In recent years, John Lydon has seemingly lurched from one PR disaster to the next. There was that Disneyland fracas in 2002, which involved an animated exchange with Goofy - a story that was greeted widely with affectionate indulgence. Subsequently, events have taken a seemingly darker swerve. In January 2008, Lydon was accused in the press of verbally and physically attacking Roxane Davis - production assistant on Bodog: Battle of the Bands - when the hotel accommodation she had arranged for him was not to his liking [They recently settled out of court, Ed]; or there was "Duffygate", where Lydon allegedly brought the singer to tears after she had thrust her social attentions upon him at the Mojo awards the following June. [Later proved to be without foundation, Ed] Finally, reports that a member of Lydon's entourage subjected Bloc Party's Kele Okereke to racist and physical abuse during an altercation at a Spanish festival later that year did the singer's reputation few favours.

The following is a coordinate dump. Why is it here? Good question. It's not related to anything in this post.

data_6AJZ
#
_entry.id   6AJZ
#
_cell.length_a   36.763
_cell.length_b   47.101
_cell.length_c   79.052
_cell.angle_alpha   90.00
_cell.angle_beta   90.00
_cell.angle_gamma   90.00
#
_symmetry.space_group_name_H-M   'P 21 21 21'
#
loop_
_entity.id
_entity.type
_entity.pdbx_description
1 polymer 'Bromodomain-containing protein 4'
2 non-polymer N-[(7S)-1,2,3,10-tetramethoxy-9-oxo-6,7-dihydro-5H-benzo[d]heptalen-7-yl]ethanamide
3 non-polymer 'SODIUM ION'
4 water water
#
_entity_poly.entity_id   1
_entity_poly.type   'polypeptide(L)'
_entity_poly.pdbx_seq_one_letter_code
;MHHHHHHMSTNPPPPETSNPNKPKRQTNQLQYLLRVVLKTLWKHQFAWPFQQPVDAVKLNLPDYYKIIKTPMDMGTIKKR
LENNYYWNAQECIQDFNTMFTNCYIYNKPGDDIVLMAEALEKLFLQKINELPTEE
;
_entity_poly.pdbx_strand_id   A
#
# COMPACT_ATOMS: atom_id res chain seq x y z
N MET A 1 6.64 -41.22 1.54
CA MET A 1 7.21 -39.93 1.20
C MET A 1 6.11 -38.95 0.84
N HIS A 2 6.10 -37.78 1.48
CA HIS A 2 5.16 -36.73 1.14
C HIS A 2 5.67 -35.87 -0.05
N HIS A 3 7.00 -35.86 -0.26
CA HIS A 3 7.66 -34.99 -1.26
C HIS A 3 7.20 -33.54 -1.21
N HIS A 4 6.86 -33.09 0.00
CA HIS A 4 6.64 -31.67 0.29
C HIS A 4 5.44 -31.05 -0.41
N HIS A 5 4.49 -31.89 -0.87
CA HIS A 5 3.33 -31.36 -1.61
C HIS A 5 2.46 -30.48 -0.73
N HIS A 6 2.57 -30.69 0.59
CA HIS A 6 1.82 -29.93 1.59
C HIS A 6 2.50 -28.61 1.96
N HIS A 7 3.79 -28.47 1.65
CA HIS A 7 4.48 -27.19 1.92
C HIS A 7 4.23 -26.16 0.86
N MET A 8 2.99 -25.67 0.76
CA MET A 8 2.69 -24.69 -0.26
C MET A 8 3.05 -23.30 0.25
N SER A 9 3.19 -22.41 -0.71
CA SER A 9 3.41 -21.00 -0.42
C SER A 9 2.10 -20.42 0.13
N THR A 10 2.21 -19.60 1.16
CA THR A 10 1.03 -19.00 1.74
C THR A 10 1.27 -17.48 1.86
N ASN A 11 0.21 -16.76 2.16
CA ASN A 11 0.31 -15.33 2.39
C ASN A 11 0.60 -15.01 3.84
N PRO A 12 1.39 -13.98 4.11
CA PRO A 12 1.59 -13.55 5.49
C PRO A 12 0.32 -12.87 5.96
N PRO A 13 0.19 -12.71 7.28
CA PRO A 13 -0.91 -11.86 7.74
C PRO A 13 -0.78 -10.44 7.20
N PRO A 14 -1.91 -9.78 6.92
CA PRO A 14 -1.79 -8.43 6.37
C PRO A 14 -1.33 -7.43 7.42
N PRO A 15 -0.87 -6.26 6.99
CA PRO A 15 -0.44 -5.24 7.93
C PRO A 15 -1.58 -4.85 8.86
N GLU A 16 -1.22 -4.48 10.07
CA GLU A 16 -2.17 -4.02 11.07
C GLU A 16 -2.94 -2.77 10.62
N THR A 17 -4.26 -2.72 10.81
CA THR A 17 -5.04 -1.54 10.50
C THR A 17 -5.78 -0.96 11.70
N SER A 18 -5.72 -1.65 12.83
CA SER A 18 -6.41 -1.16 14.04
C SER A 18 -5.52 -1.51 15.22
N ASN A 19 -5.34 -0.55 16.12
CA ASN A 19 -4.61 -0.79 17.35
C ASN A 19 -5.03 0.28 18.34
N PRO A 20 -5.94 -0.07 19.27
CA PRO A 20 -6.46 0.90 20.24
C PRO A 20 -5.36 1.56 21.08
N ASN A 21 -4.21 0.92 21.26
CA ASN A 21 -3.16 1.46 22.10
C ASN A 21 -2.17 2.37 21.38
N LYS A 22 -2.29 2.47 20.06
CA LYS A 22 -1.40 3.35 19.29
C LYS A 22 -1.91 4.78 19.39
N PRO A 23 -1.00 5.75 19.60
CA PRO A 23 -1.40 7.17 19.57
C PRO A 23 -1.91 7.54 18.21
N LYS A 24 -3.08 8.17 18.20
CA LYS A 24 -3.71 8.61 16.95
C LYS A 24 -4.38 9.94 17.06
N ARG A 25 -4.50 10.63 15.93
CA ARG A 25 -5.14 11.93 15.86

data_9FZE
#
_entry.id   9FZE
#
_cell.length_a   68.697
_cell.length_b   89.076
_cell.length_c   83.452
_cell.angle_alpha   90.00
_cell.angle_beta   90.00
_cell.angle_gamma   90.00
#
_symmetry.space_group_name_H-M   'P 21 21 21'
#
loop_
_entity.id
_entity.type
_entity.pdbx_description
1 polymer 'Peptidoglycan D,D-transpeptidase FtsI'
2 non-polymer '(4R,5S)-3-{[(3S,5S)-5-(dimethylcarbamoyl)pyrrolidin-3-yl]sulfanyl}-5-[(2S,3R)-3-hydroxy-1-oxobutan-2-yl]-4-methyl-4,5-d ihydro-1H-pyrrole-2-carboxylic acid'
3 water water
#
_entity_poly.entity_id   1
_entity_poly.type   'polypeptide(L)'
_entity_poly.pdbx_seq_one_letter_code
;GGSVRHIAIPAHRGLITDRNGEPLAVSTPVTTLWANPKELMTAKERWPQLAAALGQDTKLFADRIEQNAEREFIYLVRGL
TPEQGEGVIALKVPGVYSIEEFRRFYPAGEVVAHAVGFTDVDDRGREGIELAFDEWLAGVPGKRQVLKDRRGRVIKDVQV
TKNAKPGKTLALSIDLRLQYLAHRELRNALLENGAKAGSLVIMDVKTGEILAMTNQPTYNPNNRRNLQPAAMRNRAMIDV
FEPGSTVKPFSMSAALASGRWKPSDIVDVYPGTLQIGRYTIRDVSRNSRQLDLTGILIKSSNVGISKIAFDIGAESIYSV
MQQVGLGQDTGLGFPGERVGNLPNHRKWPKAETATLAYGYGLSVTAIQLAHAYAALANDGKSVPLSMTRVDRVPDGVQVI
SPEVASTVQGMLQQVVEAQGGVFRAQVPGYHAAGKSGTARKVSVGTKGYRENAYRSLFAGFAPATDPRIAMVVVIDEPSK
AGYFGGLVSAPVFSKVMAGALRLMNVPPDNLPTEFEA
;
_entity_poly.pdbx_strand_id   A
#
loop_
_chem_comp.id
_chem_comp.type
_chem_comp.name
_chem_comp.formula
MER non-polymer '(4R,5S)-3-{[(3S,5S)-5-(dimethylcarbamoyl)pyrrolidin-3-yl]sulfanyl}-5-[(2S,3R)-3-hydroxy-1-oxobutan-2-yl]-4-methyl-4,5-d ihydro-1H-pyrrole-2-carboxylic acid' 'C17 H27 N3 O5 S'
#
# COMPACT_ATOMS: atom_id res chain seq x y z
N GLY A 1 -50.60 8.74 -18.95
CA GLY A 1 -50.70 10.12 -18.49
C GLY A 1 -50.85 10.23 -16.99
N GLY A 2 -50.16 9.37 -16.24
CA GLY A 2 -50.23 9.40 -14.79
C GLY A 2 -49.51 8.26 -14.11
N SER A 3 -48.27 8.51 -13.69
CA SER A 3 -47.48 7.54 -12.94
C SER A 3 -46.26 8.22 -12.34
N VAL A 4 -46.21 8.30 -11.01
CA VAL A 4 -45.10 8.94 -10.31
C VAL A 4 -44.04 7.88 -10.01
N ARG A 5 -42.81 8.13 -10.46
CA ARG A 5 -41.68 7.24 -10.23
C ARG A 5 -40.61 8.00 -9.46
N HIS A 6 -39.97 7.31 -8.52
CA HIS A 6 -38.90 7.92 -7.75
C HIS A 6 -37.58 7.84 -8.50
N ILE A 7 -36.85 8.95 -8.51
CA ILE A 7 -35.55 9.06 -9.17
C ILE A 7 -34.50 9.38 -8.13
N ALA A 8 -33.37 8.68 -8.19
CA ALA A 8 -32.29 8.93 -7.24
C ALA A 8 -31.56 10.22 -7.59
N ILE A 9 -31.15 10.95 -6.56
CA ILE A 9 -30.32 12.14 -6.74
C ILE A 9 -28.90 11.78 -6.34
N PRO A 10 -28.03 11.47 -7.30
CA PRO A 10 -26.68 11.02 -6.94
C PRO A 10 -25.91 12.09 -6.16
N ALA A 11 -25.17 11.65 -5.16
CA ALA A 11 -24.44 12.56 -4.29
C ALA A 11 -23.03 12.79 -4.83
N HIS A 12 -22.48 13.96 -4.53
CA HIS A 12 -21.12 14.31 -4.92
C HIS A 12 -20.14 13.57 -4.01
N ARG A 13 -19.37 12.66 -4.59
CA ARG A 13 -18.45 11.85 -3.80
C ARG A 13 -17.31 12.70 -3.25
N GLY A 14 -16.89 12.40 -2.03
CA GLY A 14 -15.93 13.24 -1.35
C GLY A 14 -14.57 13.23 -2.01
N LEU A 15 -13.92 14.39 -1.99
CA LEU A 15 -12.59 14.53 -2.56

A parallel lowering of the icon's artistic stock has seen him lose swathes of his original fanbase amid accusations of a sell-out. The first audience defections came in 1983 when, having parted company with original Public Image Ltd compadres, Jah Wobble and Keith Levene, Lydon toured with anonymous American session musicians. He even began playing old Sex Pistols' numbers - something of a volte face, given PiL's aversion to rock cliche. Thereafter, the singer appeared to fall between two audiences: the original punk contingent, who accused him of betraying an unsigned manifesto, and the mainstream pop pickers who found his music and persona gratingly uncommercial.